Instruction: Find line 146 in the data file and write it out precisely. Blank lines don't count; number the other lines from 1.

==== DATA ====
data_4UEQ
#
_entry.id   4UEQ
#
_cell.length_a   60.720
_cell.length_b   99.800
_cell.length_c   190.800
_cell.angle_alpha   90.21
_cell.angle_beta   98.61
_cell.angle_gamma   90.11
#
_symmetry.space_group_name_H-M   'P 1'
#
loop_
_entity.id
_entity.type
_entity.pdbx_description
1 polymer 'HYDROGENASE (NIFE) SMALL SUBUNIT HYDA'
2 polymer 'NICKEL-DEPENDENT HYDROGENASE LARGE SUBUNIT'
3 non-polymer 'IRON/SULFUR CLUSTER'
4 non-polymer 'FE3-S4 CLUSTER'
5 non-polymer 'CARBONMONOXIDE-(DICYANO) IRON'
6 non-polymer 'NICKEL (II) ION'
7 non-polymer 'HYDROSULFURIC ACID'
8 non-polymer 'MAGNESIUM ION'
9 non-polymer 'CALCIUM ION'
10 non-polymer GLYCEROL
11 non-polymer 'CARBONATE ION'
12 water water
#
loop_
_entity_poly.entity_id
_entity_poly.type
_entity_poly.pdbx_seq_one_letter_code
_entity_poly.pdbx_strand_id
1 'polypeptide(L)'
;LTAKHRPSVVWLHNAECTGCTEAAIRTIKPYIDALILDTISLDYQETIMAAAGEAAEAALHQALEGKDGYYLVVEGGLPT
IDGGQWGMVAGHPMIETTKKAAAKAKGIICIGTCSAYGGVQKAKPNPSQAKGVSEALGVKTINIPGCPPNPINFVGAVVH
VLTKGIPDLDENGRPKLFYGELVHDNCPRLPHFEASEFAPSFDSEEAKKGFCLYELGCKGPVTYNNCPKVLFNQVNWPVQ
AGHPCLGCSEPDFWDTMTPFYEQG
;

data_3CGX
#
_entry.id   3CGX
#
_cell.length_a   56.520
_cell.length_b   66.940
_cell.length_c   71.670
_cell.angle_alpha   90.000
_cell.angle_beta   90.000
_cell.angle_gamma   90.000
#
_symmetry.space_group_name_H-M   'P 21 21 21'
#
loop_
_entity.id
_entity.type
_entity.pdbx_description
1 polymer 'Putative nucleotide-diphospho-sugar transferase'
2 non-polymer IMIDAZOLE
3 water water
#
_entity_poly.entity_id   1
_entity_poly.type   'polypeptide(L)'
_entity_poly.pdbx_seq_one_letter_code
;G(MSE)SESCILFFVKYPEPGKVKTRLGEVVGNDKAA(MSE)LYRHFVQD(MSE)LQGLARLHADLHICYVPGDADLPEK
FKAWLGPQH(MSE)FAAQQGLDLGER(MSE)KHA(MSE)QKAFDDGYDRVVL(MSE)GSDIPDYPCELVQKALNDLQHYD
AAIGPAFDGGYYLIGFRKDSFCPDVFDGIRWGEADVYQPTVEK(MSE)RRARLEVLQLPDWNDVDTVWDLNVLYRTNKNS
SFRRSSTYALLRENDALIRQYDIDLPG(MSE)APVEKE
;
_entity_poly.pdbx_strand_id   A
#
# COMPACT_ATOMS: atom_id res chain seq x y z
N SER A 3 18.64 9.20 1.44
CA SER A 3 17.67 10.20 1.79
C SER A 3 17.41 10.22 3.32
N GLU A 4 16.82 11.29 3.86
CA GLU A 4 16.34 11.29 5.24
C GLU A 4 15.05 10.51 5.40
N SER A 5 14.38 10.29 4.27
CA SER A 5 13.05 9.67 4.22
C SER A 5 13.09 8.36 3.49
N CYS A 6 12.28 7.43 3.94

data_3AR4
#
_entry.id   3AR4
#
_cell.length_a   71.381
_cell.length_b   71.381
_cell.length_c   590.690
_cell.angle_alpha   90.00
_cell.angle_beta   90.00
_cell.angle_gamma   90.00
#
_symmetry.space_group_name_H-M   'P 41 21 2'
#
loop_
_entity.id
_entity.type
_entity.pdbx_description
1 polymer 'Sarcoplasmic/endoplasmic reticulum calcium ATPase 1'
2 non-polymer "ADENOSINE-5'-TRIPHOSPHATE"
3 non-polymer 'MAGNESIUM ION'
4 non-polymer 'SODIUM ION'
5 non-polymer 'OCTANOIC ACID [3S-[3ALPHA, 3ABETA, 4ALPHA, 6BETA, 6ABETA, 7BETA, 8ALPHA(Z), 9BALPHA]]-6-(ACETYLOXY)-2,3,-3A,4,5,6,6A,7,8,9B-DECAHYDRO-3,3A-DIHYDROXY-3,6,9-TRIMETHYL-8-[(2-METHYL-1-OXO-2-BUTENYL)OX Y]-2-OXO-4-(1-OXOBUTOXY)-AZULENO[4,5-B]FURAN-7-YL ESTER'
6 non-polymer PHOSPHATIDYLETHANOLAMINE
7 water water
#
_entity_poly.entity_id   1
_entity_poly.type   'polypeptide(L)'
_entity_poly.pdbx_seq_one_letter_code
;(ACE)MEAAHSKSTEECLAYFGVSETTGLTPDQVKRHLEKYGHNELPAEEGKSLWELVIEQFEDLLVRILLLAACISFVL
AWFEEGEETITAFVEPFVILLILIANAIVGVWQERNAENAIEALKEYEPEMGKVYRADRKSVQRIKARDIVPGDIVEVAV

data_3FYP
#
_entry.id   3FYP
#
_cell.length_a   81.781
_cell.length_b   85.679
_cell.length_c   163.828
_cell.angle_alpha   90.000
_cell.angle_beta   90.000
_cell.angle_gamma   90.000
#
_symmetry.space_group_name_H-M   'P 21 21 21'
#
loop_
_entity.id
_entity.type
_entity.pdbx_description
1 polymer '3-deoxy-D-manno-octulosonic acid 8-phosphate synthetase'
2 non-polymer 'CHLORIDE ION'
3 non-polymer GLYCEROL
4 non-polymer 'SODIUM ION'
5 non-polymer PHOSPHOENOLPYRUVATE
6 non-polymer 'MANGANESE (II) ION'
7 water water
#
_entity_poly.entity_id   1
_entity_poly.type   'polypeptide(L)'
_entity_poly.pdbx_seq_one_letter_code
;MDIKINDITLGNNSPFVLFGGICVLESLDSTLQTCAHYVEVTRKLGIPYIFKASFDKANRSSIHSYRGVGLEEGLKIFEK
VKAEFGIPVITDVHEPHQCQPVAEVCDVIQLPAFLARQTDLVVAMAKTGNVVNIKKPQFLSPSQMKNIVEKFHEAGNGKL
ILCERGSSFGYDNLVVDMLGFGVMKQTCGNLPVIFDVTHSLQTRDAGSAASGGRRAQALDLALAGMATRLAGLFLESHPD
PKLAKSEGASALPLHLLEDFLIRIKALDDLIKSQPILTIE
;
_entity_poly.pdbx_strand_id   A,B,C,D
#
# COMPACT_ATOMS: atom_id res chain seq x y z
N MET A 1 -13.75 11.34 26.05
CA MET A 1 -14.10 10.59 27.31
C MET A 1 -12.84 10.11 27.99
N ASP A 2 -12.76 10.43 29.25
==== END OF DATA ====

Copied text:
;